The Farmer

Agnes Greggersen cannot imagine a life without cows. Despite all the difficulties, for her, being a farmer is the best job in the world.

“Smaragd, Wilde or Primadonna – all 120 of the Angeln cows on our farm have names suited to their characters. Each one is part of the Greggersen family, I’ve never known it any other way. My father was really proud that even as a child, I knew I wanted to be a farmer.

After completing my apprenticeship and studying agricultural sciences, I worked on a cattle farm in Australia to broaden my horizons and prepare to take over the 130-hectare family farm. I love my work but I don’t see it through rose-tinted glasses. I can see that agriculture will keep changing – I only have to look at how the farm was in my grandfather’s and father’s time. We farmers will have to face plenty of challenges. I’m still optimistic though and see change as an opportunity. Perhaps there will soon be farms that offer insects for people’s consumption? Or we farmers will be able to live from environmental measures and continue production?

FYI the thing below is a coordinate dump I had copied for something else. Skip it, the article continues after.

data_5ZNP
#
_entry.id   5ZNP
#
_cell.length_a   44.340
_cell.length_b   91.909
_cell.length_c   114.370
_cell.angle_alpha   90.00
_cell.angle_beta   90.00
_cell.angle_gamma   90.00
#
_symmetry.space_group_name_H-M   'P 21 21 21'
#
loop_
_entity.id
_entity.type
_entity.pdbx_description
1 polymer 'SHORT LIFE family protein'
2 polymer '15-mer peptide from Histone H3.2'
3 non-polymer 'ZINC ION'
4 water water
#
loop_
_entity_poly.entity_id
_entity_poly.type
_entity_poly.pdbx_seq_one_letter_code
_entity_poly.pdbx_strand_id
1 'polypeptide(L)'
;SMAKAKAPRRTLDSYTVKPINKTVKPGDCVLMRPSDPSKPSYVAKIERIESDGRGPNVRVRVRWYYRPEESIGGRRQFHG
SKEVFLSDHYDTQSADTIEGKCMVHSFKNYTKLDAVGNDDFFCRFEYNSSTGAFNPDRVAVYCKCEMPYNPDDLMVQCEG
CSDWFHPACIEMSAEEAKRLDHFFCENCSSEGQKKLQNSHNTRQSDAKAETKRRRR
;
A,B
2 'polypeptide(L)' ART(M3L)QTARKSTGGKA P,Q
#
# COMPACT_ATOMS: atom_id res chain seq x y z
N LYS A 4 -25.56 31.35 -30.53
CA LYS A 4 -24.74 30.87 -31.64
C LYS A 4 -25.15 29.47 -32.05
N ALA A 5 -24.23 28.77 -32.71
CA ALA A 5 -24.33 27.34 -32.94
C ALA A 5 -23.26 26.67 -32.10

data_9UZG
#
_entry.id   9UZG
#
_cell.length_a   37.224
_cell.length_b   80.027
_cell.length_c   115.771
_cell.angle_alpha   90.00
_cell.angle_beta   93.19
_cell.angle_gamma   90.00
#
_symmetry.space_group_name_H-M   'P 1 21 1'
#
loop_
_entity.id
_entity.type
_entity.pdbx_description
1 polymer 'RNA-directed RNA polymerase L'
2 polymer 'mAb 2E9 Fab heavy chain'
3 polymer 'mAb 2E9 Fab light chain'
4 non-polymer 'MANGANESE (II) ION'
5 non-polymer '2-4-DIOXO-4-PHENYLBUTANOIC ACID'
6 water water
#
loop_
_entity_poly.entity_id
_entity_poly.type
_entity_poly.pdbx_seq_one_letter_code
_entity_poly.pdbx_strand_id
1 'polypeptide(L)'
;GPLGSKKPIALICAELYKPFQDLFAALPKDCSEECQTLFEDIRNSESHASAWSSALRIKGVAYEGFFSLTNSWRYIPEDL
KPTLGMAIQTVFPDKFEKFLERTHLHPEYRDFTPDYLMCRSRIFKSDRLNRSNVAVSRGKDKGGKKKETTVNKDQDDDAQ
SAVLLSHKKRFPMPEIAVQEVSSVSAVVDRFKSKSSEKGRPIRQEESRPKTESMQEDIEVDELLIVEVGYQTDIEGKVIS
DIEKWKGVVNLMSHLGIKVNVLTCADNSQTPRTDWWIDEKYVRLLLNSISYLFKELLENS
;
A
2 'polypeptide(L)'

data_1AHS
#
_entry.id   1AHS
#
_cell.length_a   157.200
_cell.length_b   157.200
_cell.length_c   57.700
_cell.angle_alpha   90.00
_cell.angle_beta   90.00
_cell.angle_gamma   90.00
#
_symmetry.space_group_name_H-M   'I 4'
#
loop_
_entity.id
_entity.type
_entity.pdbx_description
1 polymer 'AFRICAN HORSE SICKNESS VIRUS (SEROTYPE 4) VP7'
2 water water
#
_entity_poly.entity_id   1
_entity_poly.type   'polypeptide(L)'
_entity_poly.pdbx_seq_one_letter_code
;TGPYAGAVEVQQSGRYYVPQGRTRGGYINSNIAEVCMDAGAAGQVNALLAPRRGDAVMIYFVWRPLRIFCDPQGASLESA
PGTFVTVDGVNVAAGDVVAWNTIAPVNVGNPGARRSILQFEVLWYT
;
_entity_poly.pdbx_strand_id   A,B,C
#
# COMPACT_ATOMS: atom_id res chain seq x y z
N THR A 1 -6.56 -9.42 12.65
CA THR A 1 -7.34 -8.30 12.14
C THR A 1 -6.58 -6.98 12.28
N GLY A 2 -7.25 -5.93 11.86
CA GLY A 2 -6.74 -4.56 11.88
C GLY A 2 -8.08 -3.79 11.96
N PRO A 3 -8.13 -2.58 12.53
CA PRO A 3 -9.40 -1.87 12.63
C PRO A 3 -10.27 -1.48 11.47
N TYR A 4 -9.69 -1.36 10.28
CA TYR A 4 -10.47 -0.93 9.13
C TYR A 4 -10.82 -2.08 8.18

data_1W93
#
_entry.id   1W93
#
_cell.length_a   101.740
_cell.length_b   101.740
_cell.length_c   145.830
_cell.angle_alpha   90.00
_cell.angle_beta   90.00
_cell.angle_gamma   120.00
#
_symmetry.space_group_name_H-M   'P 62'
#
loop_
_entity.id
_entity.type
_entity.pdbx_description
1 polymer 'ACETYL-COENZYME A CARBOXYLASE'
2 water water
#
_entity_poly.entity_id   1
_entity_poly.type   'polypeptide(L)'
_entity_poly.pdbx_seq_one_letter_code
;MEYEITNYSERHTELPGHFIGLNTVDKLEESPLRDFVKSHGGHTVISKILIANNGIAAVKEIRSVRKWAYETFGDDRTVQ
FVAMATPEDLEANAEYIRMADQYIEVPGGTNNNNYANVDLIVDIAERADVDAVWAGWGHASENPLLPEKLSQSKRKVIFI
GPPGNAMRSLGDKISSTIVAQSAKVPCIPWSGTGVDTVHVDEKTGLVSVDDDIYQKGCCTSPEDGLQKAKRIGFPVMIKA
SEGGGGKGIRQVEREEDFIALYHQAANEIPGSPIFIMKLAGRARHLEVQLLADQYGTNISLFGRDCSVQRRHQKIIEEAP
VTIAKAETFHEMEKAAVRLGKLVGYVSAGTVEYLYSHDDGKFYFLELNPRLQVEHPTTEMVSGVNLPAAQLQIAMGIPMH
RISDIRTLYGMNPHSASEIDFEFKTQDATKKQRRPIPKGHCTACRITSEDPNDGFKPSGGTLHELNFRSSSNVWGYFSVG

To ensure our farm survives in the future, it’s important to me to keep up to date with agricultural trends and developments. That means buying technology like two milking robots, which are automatically activated when the cows want to be milked, giving us more time to take care of other things, and is more relaxing for the animals. Another innovation is that we invite visitors to our farm, to come and relax in the countryside. Offering vacations is part of our strategy and how we position ourselves as a family farm: Diversification makes sense. That’s currently not on offer, given the pandemic, but I have faith that we’ll find our way out of the crisis.

I love how things change every day outdoors and the versatility of my work: I’m on a tractor in the morning watching a beautiful sunrise, welcoming a new calf or having a beer with my colleagues in the evening after a demanding day. It’s not the right job if you like being alone; teamwork makes all the difference, and being able to rely on each other at all times. I’m also active in social media and promote farming as a way of life on Facebook and Instagram. Like for people in cities, my smartphone is my constant companion.”

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